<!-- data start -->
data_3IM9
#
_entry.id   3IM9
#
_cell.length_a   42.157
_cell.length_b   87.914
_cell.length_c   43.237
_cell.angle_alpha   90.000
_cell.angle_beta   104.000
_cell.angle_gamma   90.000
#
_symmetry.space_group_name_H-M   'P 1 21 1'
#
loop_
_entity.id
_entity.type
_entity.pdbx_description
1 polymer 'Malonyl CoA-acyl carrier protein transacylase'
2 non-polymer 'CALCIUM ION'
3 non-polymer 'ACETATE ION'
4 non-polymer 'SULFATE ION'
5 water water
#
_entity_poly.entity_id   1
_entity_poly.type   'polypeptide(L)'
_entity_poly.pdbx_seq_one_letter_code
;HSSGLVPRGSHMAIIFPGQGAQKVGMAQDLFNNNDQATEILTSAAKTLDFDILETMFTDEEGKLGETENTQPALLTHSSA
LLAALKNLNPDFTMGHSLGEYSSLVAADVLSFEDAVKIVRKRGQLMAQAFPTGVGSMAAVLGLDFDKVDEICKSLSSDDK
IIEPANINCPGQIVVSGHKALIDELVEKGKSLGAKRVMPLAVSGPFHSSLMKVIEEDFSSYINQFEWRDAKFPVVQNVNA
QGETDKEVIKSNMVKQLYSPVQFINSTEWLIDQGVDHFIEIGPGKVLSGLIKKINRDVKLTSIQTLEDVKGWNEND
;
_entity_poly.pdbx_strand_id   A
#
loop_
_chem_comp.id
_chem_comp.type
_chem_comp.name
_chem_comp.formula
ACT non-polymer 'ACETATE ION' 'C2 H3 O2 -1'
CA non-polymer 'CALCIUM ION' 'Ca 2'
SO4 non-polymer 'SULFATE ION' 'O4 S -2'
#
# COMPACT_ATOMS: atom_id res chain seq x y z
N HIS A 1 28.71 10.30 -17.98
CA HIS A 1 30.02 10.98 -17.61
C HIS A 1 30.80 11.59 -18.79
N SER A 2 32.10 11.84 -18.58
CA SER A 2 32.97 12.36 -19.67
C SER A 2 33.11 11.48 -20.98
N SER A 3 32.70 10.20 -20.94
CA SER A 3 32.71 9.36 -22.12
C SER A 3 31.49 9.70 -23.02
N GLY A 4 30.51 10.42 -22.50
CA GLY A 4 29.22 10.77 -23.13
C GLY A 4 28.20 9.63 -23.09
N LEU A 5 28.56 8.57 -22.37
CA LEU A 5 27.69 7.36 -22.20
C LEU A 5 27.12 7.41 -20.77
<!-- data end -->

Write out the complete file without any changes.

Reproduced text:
data_3IM9
#
_entry.id   3IM9
#
_cell.length_a   42.157
_cell.length_b   87.914
_cell.length_c   43.237
_cell.angle_alpha   90.000
_cell.angle_beta   104.000
_cell.angle_gamma   90.000
#
_symmetry.space_group_name_H-M   'P 1 21 1'
#
loop_
_entity.id
_entity.type
_entity.pdbx_description
1 polymer 'Malonyl CoA-acyl carrier protein transacylase'
2 non-polymer 'CALCIUM ION'
3 non-polymer 'ACETATE ION'
4 non-polymer 'SULFATE ION'
5 water water
#
_entity_poly.entity_id   1
_entity_poly.type   'polypeptide(L)'
_entity_poly.pdbx_seq_one_letter_code
;HSSGLVPRGSHMAIIFPGQGAQKVGMAQDLFNNNDQATEILTSAAKTLDFDILETMFTDEEGKLGETENTQPALLTHSSA
LLAALKNLNPDFTMGHSLGEYSSLVAADVLSFEDAVKIVRKRGQLMAQAFPTGVGSMAAVLGLDFDKVDEICKSLSSDDK
IIEPANINCPGQIVVSGHKALIDELVEKGKSLGAKRVMPLAVSGPFHSSLMKVIEEDFSSYINQFEWRDAKFPVVQNVNA
QGETDKEVIKSNMVKQLYSPVQFINSTEWLIDQGVDHFIEIGPGKVLSGLIKKINRDVKLTSIQTLEDVKGWNEND
;
_entity_poly.pdbx_strand_id   A
#
loop_
_chem_comp.id
_chem_comp.type
_chem_comp.name
_chem_comp.formula
ACT non-polymer 'ACETATE ION' 'C2 H3 O2 -1'
CA non-polymer 'CALCIUM ION' 'Ca 2'
SO4 non-polymer 'SULFATE ION' 'O4 S -2'
#
# COMPACT_ATOMS: atom_id res chain seq x y z
N HIS A 1 28.71 10.30 -17.98
CA HIS A 1 30.02 10.98 -17.61
C HIS A 1 30.80 11.59 -18.79
N SER A 2 32.10 11.84 -18.58
CA SER A 2 32.97 12.36 -19.67
C SER A 2 33.11 11.48 -20.98
N SER A 3 32.70 10.20 -20.94
CA SER A 3 32.71 9.36 -22.12
C SER A 3 31.49 9.70 -23.02
N GLY A 4 30.51 10.42 -22.50
CA GLY A 4 29.22 10.77 -23.13
C GLY A 4 28.20 9.63 -23.09
N LEU A 5 28.56 8.57 -22.37
CA LEU A 5 27.69 7.36 -22.20
C LEU A 5 27.12 7.41 -20.77